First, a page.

The Ballad of Buster Scruggs: A delightful mixtape of mini-masterpieces
Ivan Radford | On 10, Nov 2018
Director: Ethan Coen, Joel Coen
Cast: Tim Blake Nelson, James Franco, Liam Neeson
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“The San Saba Songbird is my sobriquet of preference,” declares Buster Scruggs (Tim Blake Nelson), partway through his ballad. His brief story forms the first segment in an anthology of Western shorts from the Coen brothers, and it’s a riotous introduction to a perfectly formed tour of the frontier.
The frontier, of course, is familiar territory to the Coen brothers – not just the Old West but the border the Fargo and No Country for Old Men directors have been moseying up and down their whole career: the duo are masters of death, or, more accurately, masterful shepherds for him, always finding the ideal time for him to ride across and take a soul back to the other side, to comic, tragic or surreal effect. The brothers knew right out of the gate with Blood Simple that, in reality, there is no ideal time for him to do so, and their ability to mine life’s ultimate leveller for profound reflection, side-splitting comedy or gripping tension is second to none. Their best work does all three at once, which makes The Ballad of Buster Scruggs, a compendium of their varied moods, tones and oddball characters, a delightful career highlight in a career already full of them.
Buster is the ideal introduction to this gently twisted tale of tales, heralding our arrival in Coen Land with a horse between his legs and a guitar in his hand. Over the course of 15 minutes, we learn that he goes by many names – the West Texas Twit, The Runt of Rheardan Pass – none of them flattering and none of them chosen by him. But despite his dire reputation, this musical man of gun mettle is impossible to beat, not because of his quick-draw reflexes, but because of his ear for a tune; so infectious are his lyrics and twanged strings that everyone can’t help but join in. “On humankind, he poured his scorn, but he frowns no more now his face is gone,” he trills, while climbing atop a saloon bar, after shooting an opponent point blank in the head.
That signature balance of violence and humour is played with a lightness of touch that matches the goofy charisma of Blake Nelson – he first got the script for the role back in 2002 – and while that might make his micro-musical seem trivial, it’s a welcome counterpoint to what becomes an increasingly dark odyssey of America. Alongside Buster, we’re introduced to an unlucky thief (played by James Franco with amusing deadpan), who attempts to rob a bank – a darkly funny but deceptively brutal vignette that does for kitchenware what Sergio Leone did for the harmonica.
We also meet a wandering showman (a world-weary Liam Neeson, sighing more than speaking) and his minstrel of choice, Harrison, a quadriplegic orator with a tongue that can turn any literary extract into gold – or, at least, he could. Harry Melling, who has impressed on-stage since Dudley Dursley in both King Lear and Pinter’s The HotHouse, is heart-wrenchingly good as the young ward, delivering speeches with Shakespearian might while poignant tragedy rings in his eyes – it’s a treat to see him given a showcase like this, and precisely the kind of casting that makes the Coen brothers’ sideshow of eccentrics feel convincing, even when only on screen for a few minutes.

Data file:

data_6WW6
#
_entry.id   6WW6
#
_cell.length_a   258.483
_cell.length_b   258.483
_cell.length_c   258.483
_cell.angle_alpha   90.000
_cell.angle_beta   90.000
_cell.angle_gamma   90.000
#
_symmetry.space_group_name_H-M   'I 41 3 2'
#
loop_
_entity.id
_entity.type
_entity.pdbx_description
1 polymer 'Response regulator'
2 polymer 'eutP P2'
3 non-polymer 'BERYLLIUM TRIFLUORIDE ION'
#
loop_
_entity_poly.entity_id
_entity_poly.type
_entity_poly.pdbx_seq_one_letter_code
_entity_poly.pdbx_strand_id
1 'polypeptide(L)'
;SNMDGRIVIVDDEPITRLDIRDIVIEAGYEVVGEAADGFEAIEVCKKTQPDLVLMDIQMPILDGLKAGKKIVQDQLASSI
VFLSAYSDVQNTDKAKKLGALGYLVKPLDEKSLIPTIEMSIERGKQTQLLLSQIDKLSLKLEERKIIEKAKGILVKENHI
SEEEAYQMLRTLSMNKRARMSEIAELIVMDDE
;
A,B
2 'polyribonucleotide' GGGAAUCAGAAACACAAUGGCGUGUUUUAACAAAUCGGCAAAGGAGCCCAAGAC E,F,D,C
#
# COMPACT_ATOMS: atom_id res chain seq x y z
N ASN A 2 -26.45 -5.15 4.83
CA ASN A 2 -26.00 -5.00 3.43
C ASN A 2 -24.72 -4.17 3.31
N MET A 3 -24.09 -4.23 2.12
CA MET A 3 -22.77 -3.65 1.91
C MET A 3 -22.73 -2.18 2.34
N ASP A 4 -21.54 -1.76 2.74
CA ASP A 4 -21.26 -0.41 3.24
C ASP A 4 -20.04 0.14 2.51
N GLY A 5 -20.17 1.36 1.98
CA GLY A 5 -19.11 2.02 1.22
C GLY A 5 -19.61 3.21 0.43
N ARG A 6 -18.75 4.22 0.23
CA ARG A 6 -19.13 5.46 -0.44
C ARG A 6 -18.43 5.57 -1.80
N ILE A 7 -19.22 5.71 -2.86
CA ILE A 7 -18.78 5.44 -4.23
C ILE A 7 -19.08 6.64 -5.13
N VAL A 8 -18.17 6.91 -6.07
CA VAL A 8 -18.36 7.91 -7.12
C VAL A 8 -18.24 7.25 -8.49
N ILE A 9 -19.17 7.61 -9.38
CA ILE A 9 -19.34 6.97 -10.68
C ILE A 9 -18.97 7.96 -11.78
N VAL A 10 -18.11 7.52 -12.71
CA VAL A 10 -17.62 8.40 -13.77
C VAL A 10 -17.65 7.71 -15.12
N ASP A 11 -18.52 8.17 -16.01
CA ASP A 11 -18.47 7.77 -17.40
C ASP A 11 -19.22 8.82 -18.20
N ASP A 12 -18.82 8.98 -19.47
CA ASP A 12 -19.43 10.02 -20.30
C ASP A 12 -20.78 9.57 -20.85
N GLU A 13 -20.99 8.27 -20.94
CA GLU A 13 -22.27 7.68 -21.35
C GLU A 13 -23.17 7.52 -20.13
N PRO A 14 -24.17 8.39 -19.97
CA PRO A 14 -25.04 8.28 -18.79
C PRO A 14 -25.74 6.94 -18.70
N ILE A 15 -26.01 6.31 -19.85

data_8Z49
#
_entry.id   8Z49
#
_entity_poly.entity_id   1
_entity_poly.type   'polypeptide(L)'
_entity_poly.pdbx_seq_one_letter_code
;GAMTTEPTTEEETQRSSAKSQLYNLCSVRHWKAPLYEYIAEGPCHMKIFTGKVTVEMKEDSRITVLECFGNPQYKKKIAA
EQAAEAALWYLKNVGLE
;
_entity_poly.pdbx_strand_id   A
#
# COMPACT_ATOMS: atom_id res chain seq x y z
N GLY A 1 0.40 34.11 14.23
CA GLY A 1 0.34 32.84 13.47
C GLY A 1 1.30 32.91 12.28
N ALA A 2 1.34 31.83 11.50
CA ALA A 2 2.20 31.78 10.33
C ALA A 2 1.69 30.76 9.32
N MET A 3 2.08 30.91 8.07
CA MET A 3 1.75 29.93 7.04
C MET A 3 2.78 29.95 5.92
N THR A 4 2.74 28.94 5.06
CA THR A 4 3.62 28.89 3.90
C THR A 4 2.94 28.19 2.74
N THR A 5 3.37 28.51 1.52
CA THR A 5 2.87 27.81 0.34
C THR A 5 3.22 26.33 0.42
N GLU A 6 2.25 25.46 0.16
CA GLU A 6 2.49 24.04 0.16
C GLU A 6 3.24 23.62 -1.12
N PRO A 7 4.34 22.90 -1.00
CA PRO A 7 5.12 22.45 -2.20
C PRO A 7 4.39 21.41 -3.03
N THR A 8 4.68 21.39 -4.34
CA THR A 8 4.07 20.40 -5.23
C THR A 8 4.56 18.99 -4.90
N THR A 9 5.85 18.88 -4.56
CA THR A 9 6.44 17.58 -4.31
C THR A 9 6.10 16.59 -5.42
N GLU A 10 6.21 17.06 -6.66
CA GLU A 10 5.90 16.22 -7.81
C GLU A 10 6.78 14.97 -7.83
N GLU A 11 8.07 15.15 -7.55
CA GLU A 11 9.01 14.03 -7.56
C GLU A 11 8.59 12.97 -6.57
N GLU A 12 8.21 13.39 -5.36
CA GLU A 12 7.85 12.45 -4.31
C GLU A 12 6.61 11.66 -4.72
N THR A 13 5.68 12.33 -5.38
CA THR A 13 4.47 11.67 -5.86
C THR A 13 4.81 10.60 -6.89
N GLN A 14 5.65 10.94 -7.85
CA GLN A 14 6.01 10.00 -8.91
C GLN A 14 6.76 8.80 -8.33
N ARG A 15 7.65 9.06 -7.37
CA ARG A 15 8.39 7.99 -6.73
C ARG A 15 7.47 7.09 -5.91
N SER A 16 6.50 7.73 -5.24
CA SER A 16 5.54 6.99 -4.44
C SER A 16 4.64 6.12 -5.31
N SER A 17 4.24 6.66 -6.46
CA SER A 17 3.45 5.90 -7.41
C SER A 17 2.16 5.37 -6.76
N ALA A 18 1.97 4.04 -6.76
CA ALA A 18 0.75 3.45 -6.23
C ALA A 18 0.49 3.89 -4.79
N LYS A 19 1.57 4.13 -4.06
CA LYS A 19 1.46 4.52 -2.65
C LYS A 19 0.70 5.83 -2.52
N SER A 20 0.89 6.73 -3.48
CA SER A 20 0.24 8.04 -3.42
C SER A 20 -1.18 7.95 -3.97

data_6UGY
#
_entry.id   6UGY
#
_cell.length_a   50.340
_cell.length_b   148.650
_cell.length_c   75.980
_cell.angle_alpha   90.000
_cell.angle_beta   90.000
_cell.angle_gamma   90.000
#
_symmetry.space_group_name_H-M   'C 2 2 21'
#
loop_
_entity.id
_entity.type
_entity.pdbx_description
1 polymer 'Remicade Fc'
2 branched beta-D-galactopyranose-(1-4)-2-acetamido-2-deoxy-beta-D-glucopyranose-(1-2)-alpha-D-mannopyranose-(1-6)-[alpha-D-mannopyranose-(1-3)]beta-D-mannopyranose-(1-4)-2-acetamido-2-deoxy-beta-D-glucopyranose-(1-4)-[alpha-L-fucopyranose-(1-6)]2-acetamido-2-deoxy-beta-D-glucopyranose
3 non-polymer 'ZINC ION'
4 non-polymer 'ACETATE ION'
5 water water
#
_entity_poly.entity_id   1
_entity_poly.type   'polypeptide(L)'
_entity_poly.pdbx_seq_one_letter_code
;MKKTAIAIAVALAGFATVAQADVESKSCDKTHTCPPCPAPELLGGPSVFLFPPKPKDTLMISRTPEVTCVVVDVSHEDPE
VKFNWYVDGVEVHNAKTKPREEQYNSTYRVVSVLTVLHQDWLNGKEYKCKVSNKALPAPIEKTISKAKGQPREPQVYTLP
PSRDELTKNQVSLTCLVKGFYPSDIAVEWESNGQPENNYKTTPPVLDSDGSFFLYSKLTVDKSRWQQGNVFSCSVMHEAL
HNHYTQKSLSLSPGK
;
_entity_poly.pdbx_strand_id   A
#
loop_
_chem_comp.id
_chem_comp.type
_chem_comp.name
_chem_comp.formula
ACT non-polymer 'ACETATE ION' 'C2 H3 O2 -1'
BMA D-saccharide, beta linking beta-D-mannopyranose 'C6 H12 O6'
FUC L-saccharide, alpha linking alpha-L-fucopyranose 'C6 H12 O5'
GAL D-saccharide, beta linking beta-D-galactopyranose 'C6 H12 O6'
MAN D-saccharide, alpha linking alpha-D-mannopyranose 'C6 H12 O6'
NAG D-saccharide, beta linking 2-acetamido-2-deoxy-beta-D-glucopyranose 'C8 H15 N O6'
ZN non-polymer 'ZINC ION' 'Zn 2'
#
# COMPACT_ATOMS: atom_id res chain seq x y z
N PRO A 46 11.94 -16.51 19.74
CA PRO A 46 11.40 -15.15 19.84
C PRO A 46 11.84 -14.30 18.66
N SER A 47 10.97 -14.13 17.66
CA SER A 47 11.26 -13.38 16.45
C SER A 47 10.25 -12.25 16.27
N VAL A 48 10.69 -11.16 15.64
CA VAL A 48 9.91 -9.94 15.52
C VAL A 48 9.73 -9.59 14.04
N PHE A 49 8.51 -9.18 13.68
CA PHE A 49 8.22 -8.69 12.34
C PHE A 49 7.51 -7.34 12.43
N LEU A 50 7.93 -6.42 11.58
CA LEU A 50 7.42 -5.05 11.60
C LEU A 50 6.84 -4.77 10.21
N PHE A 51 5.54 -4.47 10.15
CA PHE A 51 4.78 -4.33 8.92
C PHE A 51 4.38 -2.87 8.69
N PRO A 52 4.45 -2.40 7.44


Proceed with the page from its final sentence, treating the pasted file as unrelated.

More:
Tom Waits is another choice pick, as he leads a one-man show that follows a prospector chasing a pile of gold. Singing Mother McCree and calling out to “Mr Pocket”, he’s magnetic to watch, even when he’s silently digging a hole. A welcome female-centred story sees Zoe Kazan play the innocent Miss Longabaugh, sent to Oregon by her brother to marry a business partner. To say things go awry would be no spoiler, but what does surprise is how sweet the tale becomes, as hope rears against a gory backdrop.
It all builds to a more sinister climax, which combines howling farce with lip-smacking portent, as Brendan Gleeson and Jojo O’Neill (On Chesil Beach, Fortitude) perform a distracting double act for a coach full of self-centred misfits, as they hurtle through the chilling night.
If that sounds like a mixed bag, what’s remarkable is how consistent each entry is, like a microcosm of the Coens’ career. The Ballad started out as a TV series before becoming a movie, and that decision is backed up by the Coens’ knack for making each story just as long as it needs to be; we have time to enjoy a dog named President Pierce, the biting words of Miss Longabaugh’s Grandma Turner, the heavenly vocals of Tim Blake Nelson, the way the camerawork shifts to suit each mood, from sun-dappled greenery to dirty, dusty browns.
These are impeccable short films, each one deserving of a release in their own right as standalone episodes, not unlike Joe Swanberg’s Easy. Wrapped up as a feature film, though, The Ballad also gets a deserved spot on the big screen (albeit not as many big screens as one might like), where audiences are likely to cheer and sigh along with each finely tuned number. One of the tracks laments the tricky relationship between art and commerce, a give-and-take bond that’s becoming all the more important as the role of streaming services grows. With the freedom to shape their work in the way that best suits it, though, Netflix and the Coen brothers emerge as a perfect fit. The Ballad of Buster Scruggs isn’t just one masterpiece, but a collection of several masterpieces that might seem slight, but are no less worth singing about.
The Ballad of Buster Scruggs is available on Netflix UK, as part of an £8.99 monthly subscription.